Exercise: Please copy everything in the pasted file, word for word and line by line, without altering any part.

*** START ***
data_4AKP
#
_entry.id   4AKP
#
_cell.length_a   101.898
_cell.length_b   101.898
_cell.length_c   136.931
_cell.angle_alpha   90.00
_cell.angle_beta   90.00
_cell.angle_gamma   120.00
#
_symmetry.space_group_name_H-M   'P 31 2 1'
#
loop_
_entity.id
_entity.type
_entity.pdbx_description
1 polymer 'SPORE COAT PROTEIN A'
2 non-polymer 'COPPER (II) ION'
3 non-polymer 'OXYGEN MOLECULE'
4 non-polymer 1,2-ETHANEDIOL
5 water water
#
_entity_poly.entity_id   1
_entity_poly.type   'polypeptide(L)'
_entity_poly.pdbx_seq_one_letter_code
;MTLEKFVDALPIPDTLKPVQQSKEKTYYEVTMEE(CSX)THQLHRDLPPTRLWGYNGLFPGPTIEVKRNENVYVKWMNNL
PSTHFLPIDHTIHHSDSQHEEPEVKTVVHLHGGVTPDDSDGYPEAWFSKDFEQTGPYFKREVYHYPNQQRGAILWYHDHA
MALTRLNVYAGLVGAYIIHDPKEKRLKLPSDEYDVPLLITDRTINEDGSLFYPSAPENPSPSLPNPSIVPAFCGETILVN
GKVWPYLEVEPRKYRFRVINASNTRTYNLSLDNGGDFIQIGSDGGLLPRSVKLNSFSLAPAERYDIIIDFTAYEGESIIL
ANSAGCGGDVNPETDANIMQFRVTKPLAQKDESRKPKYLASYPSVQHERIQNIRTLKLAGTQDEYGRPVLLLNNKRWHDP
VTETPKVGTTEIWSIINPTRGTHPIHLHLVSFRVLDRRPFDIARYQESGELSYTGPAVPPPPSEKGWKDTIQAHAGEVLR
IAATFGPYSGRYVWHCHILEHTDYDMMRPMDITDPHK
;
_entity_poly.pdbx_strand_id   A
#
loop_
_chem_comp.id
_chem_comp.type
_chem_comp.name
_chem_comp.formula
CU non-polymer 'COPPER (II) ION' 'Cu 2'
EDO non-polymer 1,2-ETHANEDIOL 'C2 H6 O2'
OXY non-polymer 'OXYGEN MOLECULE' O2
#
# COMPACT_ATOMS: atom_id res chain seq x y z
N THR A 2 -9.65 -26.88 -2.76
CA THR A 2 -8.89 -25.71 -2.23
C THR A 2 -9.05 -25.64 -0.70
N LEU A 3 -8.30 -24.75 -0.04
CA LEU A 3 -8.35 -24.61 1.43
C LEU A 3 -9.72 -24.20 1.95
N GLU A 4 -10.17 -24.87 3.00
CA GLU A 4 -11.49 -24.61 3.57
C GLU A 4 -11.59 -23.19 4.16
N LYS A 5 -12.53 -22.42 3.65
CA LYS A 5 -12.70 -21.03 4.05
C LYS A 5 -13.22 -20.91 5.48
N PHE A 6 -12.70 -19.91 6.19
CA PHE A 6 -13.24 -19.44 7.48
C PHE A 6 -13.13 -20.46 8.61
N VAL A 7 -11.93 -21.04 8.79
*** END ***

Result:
data_4AKP
#
_entry.id   4AKP
#
_cell.length_a   101.898
_cell.length_b   101.898
_cell.length_c   136.931
_cell.angle_alpha   90.00
_cell.angle_beta   90.00
_cell.angle_gamma   120.00
#
_symmetry.space_group_name_H-M   'P 31 2 1'
#
loop_
_entity.id
_entity.type
_entity.pdbx_description
1 polymer 'SPORE COAT PROTEIN A'
2 non-polymer 'COPPER (II) ION'
3 non-polymer 'OXYGEN MOLECULE'
4 non-polymer 1,2-ETHANEDIOL
5 water water
#
_entity_poly.entity_id   1
_entity_poly.type   'polypeptide(L)'
_entity_poly.pdbx_seq_one_letter_code
;MTLEKFVDALPIPDTLKPVQQSKEKTYYEVTMEE(CSX)THQLHRDLPPTRLWGYNGLFPGPTIEVKRNENVYVKWMNNL
PSTHFLPIDHTIHHSDSQHEEPEVKTVVHLHGGVTPDDSDGYPEAWFSKDFEQTGPYFKREVYHYPNQQRGAILWYHDHA
MALTRLNVYAGLVGAYIIHDPKEKRLKLPSDEYDVPLLITDRTINEDGSLFYPSAPENPSPSLPNPSIVPAFCGETILVN
GKVWPYLEVEPRKYRFRVINASNTRTYNLSLDNGGDFIQIGSDGGLLPRSVKLNSFSLAPAERYDIIIDFTAYEGESIIL
ANSAGCGGDVNPETDANIMQFRVTKPLAQKDESRKPKYLASYPSVQHERIQNIRTLKLAGTQDEYGRPVLLLNNKRWHDP
VTETPKVGTTEIWSIINPTRGTHPIHLHLVSFRVLDRRPFDIARYQESGELSYTGPAVPPPPSEKGWKDTIQAHAGEVLR
IAATFGPYSGRYVWHCHILEHTDYDMMRPMDITDPHK
;
_entity_poly.pdbx_strand_id   A
#
loop_
_chem_comp.id
_chem_comp.type
_chem_comp.name
_chem_comp.formula
CU non-polymer 'COPPER (II) ION' 'Cu 2'
EDO non-polymer 1,2-ETHANEDIOL 'C2 H6 O2'
OXY non-polymer 'OXYGEN MOLECULE' O2
#
# COMPACT_ATOMS: atom_id res chain seq x y z
N THR A 2 -9.65 -26.88 -2.76
CA THR A 2 -8.89 -25.71 -2.23
C THR A 2 -9.05 -25.64 -0.70
N LEU A 3 -8.30 -24.75 -0.04
CA LEU A 3 -8.35 -24.61 1.43
C LEU A 3 -9.72 -24.20 1.95
N GLU A 4 -10.17 -24.87 3.00
CA GLU A 4 -11.49 -24.61 3.57
C GLU A 4 -11.59 -23.19 4.16
N LYS A 5 -12.53 -22.42 3.65
CA LYS A 5 -12.70 -21.03 4.05
C LYS A 5 -13.22 -20.91 5.48
N PHE A 6 -12.70 -19.91 6.19
CA PHE A 6 -13.24 -19.44 7.48
C PHE A 6 -13.13 -20.46 8.61
N VAL A 7 -11.93 -21.04 8.79